25. See Hoffman, R.M. (2000). The hair follicle as a gene therapy target. Nature Biotechnology 18, 20-1.
26. Budker, V., Zhang, G., Danko, I., Williams P. and Wolff, J. (1998). The efficient expression of intravascularly delivered DNA in rat muscle. Gene Therapy 5, 272-6; Han, et al, 1999 (note 12).
27. Khavari, P.A. Cutaneous gene therapy. Advances in Clinical Research 15, 27-35 (1997);
28. During, M.J., Xu, R., Young, D., Kaplitt, M.G., Sherwin, R.S., Leone, P. (1998). Peroral gene therapy of lactose intolerance using an adeno-associated virus vector. Nat. Med. 4, 1131-5.
29. Spadafora, C. (1998). Sperm cells and foreign DNA: a controversial relation. BioEssays 20, 955-64.
30. Zhang, G. Vargo, D., Budker, V., Armstrong, N., Knechtle, S. and Wolf, J., Expression of naked DNA injected into the afferent and efferent vessels of rodents and dog livers. Human Gene Ther. 8,1763-72 (1997).
31. Hengge, U., Chan, E., Foster, R.,Walker, P. and Vogel, J., Cytokine gene expression in epidermis with biological effects following injection of naked DNA,. Nat. Genet 10,161-6 (1995)
32. Hengge, U., Walker, P. and Vogel, J. Expression of naked DNA in human, pig and mouse skin. J Clin Invest 97,2911-6 (1996).
33. Martin, T., Parker, S.E., Hedstrom, R., Le, Thong, Hoffman, S.L., Norman, J., Hobart, P. and Lew, D. (1999). Plasmid DNA malaria vaccine: the potential for genomic integration after intramuscular injection. Hum. Gene Ther. 10, 759-68.
34. Zhaqo,T., Robinson, M., Bowers, F. and Kindt,T. Infectivity of chimeric human T-cell leukaemia virus type I molecular clones assessed by naked DNA inoculation. Proc. Natnl. Acad Sci. USA 93,6653-8 (1996).
35. Rekvig, O.P. Fredriksen, K., Brannsether, B., Moens, U., Sundsfjord, A. and Traavik, T., Antibodies to eucaryotic, including autologous, native DNA are produced during BK virus infection, but not after immunization with non-infectious BK DNA. Scand. J. Immunol. 36, 487-495 (1992).
36. Brower, V. (1998). Naked DNA vaccines come of age. Nature Biotechnology 16, 1304-5;
37. see also Traavik, 1999b (note 4). See Traavik, 1999b (note 4).
38. See Verdier, F. and Descotes, J. (1999). Preclinical safety evaluation of human gene therapy products. Toxicological Sciences 47, 9-15; Jane, S.M., Cunningham, J.M. and Vanin, E.F. (1998). Vector development: a major obstacle in human gene therapy. Annals of Medicine 30, 413-5.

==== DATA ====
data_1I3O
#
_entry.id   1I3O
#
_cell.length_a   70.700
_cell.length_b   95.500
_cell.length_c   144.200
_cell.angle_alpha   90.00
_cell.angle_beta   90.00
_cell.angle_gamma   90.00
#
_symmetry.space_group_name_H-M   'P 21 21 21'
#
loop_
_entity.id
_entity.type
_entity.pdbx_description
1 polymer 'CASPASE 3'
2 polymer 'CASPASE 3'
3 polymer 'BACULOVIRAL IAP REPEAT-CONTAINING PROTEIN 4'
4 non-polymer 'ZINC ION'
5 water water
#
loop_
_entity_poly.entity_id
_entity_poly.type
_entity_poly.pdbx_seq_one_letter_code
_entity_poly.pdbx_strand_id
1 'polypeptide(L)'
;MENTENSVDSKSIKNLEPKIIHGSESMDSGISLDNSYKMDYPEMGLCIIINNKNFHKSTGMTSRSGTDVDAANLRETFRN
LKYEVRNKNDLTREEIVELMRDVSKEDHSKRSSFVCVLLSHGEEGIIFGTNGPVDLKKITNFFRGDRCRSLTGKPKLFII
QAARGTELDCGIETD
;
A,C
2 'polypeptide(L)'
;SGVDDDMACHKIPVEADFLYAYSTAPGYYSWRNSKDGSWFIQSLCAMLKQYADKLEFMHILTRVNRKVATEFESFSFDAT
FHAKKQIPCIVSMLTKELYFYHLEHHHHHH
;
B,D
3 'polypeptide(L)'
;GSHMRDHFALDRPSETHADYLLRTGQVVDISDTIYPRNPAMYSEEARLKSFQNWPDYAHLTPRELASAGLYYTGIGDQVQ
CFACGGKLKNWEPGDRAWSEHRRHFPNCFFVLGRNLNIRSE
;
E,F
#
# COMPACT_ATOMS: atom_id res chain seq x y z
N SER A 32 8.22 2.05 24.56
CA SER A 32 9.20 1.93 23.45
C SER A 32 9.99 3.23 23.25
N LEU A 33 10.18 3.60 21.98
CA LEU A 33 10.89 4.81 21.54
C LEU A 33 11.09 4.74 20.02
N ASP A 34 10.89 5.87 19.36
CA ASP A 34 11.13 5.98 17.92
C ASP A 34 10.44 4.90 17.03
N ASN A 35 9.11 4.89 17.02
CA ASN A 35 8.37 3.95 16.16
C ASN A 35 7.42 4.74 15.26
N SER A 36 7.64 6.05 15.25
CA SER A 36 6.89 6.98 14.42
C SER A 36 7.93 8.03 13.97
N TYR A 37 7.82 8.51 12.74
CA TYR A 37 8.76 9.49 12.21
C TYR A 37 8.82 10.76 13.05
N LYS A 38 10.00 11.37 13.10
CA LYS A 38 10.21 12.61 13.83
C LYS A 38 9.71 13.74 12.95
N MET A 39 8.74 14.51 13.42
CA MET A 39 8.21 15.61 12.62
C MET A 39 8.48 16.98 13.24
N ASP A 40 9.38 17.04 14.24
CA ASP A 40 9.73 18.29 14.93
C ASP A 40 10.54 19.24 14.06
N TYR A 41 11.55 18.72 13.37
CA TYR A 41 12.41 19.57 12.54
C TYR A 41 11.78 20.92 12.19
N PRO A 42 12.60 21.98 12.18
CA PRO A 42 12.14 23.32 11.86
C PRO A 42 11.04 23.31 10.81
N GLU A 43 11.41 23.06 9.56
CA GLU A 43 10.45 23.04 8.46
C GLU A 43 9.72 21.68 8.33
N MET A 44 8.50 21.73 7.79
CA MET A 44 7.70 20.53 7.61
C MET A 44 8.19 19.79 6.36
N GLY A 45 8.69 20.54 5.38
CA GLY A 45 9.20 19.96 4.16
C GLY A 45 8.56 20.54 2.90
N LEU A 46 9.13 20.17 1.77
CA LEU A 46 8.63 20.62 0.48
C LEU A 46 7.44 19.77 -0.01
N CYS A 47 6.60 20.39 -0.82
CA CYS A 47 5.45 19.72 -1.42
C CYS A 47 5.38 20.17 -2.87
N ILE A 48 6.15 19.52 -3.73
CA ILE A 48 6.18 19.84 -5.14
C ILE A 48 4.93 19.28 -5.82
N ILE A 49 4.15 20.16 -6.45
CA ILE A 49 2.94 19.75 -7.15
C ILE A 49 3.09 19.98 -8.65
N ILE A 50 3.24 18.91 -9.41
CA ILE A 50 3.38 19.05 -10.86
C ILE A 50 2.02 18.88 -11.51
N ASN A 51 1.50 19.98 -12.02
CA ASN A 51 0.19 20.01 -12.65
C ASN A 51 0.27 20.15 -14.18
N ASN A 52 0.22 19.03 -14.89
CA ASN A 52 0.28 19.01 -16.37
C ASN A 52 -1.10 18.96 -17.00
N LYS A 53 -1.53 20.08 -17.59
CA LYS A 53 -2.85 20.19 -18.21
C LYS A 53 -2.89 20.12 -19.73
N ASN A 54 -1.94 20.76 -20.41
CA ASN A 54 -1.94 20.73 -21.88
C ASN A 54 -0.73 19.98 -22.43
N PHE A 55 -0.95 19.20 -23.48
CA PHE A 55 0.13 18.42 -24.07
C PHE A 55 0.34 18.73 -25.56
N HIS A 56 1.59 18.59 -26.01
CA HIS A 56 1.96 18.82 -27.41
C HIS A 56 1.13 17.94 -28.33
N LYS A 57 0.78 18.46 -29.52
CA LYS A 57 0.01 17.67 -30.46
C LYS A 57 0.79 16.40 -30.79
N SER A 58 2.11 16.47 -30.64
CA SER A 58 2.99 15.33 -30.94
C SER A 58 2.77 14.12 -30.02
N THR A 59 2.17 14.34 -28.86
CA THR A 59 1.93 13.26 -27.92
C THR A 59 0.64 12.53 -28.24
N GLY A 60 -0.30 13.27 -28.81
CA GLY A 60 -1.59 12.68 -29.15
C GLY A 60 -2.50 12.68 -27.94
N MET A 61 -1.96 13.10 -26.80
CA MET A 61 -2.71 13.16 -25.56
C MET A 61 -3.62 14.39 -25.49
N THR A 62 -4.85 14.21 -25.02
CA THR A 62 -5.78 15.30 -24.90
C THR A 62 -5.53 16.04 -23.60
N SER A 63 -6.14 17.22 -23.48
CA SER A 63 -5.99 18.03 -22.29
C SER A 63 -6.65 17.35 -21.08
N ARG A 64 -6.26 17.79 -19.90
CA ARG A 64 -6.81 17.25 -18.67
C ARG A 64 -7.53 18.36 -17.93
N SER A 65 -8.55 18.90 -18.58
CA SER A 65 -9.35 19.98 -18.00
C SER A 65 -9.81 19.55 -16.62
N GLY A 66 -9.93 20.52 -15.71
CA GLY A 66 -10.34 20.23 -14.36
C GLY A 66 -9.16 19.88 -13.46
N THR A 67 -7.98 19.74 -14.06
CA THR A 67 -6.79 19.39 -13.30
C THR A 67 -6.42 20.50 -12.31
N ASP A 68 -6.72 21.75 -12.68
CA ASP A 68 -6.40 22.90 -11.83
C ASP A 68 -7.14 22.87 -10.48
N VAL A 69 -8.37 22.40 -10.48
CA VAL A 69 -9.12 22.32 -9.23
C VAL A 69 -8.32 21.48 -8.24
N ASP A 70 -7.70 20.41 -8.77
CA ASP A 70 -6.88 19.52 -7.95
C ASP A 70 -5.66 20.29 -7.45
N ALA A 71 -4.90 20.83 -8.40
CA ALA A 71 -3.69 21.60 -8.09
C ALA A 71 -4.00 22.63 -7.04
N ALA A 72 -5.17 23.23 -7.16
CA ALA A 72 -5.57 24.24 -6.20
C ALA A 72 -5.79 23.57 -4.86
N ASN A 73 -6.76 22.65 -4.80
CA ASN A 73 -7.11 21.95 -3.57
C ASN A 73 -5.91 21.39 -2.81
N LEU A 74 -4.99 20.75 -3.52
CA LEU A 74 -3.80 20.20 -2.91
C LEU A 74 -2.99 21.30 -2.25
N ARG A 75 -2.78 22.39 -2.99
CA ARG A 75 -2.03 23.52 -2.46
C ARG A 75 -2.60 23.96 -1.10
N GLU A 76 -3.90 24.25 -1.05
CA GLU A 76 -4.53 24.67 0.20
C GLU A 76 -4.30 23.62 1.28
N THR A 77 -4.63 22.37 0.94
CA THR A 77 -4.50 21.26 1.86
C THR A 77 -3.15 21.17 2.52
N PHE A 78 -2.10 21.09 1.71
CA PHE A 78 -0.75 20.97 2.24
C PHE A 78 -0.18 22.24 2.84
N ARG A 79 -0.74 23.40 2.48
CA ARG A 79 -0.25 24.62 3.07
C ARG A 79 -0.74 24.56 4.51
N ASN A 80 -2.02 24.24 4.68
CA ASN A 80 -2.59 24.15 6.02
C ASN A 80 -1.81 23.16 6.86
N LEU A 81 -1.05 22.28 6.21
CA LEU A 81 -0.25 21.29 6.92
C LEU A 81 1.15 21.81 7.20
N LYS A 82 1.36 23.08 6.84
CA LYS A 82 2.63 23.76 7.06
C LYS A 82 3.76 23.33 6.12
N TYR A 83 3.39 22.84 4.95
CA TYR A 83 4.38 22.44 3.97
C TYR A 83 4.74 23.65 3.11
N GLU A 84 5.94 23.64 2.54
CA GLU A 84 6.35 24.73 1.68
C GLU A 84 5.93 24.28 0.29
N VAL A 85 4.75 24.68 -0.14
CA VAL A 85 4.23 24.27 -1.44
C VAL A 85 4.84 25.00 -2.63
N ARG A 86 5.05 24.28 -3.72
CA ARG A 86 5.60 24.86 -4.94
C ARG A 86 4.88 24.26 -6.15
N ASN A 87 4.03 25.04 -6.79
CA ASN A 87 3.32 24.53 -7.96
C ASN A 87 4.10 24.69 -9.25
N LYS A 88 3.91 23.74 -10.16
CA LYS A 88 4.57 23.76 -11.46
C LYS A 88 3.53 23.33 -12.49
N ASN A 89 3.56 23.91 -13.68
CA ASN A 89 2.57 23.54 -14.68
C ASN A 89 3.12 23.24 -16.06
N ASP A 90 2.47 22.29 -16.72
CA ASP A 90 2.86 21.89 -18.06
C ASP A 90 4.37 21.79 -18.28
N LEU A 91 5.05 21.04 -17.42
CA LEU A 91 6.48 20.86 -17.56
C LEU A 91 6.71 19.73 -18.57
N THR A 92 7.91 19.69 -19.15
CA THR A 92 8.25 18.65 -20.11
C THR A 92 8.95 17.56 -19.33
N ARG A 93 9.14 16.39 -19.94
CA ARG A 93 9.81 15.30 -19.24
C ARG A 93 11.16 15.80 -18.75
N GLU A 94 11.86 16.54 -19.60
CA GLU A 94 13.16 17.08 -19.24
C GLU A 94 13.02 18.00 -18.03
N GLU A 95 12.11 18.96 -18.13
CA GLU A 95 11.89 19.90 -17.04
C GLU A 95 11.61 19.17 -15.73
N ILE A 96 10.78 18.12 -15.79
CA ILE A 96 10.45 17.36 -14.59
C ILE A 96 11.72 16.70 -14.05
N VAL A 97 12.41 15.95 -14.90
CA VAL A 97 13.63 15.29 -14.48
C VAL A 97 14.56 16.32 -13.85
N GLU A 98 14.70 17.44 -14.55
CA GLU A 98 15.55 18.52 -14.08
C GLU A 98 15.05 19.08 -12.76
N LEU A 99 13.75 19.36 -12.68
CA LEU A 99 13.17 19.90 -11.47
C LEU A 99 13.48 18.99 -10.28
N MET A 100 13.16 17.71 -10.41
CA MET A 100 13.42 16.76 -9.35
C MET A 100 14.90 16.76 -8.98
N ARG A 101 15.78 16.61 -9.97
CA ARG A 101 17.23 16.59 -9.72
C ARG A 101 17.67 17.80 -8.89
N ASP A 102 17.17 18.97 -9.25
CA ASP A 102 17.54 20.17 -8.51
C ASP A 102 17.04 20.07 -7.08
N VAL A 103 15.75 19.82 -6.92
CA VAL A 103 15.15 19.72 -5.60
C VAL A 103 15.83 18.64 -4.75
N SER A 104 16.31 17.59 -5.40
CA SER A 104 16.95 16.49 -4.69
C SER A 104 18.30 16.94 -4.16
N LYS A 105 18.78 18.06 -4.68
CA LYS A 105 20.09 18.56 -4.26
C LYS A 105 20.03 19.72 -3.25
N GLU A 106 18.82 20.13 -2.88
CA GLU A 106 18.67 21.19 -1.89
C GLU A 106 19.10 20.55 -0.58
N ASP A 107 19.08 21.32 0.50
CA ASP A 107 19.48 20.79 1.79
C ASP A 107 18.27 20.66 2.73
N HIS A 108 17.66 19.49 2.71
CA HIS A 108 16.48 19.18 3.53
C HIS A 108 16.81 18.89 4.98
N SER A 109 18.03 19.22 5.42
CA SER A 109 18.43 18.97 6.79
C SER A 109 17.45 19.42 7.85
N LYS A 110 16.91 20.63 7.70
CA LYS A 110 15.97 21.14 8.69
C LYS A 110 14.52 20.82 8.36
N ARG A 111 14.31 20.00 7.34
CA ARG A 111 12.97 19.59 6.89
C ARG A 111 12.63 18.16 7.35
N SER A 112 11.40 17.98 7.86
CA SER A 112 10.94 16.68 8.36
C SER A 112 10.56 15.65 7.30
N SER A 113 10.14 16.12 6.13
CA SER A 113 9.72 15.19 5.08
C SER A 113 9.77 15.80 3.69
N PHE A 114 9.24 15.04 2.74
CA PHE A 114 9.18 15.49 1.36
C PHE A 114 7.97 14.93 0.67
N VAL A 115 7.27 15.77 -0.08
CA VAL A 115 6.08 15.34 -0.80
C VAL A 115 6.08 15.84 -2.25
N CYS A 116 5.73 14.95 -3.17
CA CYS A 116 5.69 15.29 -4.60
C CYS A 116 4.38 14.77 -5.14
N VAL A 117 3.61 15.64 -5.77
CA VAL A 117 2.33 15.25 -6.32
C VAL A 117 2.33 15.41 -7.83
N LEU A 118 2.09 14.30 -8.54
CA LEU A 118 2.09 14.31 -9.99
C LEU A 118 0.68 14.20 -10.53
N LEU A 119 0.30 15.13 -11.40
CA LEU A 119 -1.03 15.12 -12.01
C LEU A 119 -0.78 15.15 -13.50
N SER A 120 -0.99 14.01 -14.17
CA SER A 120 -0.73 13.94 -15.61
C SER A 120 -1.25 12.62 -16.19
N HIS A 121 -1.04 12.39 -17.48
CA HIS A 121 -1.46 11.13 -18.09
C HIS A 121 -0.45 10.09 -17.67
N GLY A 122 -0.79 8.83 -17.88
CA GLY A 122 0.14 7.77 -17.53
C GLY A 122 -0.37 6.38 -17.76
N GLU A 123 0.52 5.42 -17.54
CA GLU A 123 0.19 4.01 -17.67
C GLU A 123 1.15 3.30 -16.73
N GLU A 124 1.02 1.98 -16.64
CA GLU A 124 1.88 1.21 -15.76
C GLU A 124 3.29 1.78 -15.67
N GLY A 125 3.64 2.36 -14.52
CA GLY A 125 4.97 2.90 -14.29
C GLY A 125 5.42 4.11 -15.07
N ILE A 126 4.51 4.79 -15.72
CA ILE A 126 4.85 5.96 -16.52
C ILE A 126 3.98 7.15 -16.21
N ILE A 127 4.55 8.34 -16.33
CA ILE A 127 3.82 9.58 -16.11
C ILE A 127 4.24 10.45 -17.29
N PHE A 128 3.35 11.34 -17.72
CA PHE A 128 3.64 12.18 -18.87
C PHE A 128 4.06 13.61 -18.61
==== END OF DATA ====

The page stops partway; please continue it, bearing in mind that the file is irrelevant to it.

39. Putnam, L. (1998). Debate grows on safety of gene-therapy vectors. The Lancet 351, 808.
40. See Ho, et al, 1998 (note 4).
41. Baba, T.W. Liska, V., Khimani, A.H., Ray, N.B., Dailey, P.J., Penninck, D., Bronson, R., Greene, M.F., McClure, H.M., Martin, L.N. and Ruth M. Ruprecht, R.M. Live attenuated, multiply deleted simian immunodeficiency virus causes AIDS in infant and adult macaques. Nature Med. 5, 194, 203 (1999).
42. See Verdier and Desotes, 1999 (note 38).
43. See Coghlan, A. (1996). Gene shuttle virus could damage the brain. New Scientist 11 May, 6.
44. Nelson D & Weiss R. Gene research moves towards secrecy. Washington Post Nov 3, 1999
45. Suzuki, K., Mori, A., Ishii, K.J., Singer, D.S., Klinman, D.M., Krause, P.R. and Kohn, L.D. (1999). Activation of target-tissue immune-recognition molecules by double-stranded polynucleotides. Proc. Natl. Acad. Sci. USA 96, 2285-90.
46. Fong KM at al (1997) FHIT and FRA3B 3p14.2 allele loss are common in lung cancer and preneoplasic bronchial lesions and are associated with cancer related FHIT cDNA splicing abberations. Cancer Res. (CNF), 57 (11) ; 2256-67.
47. Asch HL (1996) Comparative expression of the LINE-1 p40 protein in human breast carcinomas and normal breast tissues. Oncol. Res (BBN) 8 (6): 239-47.
48. Miki Y. (1992). Disruption of the ARC gene by retrotransposal insertion of L1 sequence in a colon cancer. Cancer Res (CNF), 52 (3):643-5
49. Buendia, M.A. (1992). Mammalian hepatitis B viruses and primary liver cancer. Semin. Cancer Biol. 3, 309-20.
50. See Verdier and Descotes, 1999 (note 38); Spadafora, 1998 (note 29).
51. Mao, J.R., Inouye, M. and Inouye, S. (1996). An unusual bacterial reverse transcriptase having LVDD in the YXDD box from Escherichia coli. Biochem. Biophys. Res. Commun. 227, 489-93.
52. Hoffman, T., Golz, C. & Schieder, O. (1994). Foreign DNA sequences are received by a wild-type strain of Aspergillus niger after co-culture with transgenic higher plants. Current Genetics 27: 70-6.
53. De Vries, J. and Wackernagel, W. (1998). Detection of nptII (kanamycin resistance) genes in genomes of transgenic plants by marker-rescue transformation. Mol. Gen. Genet. 257, 606-13.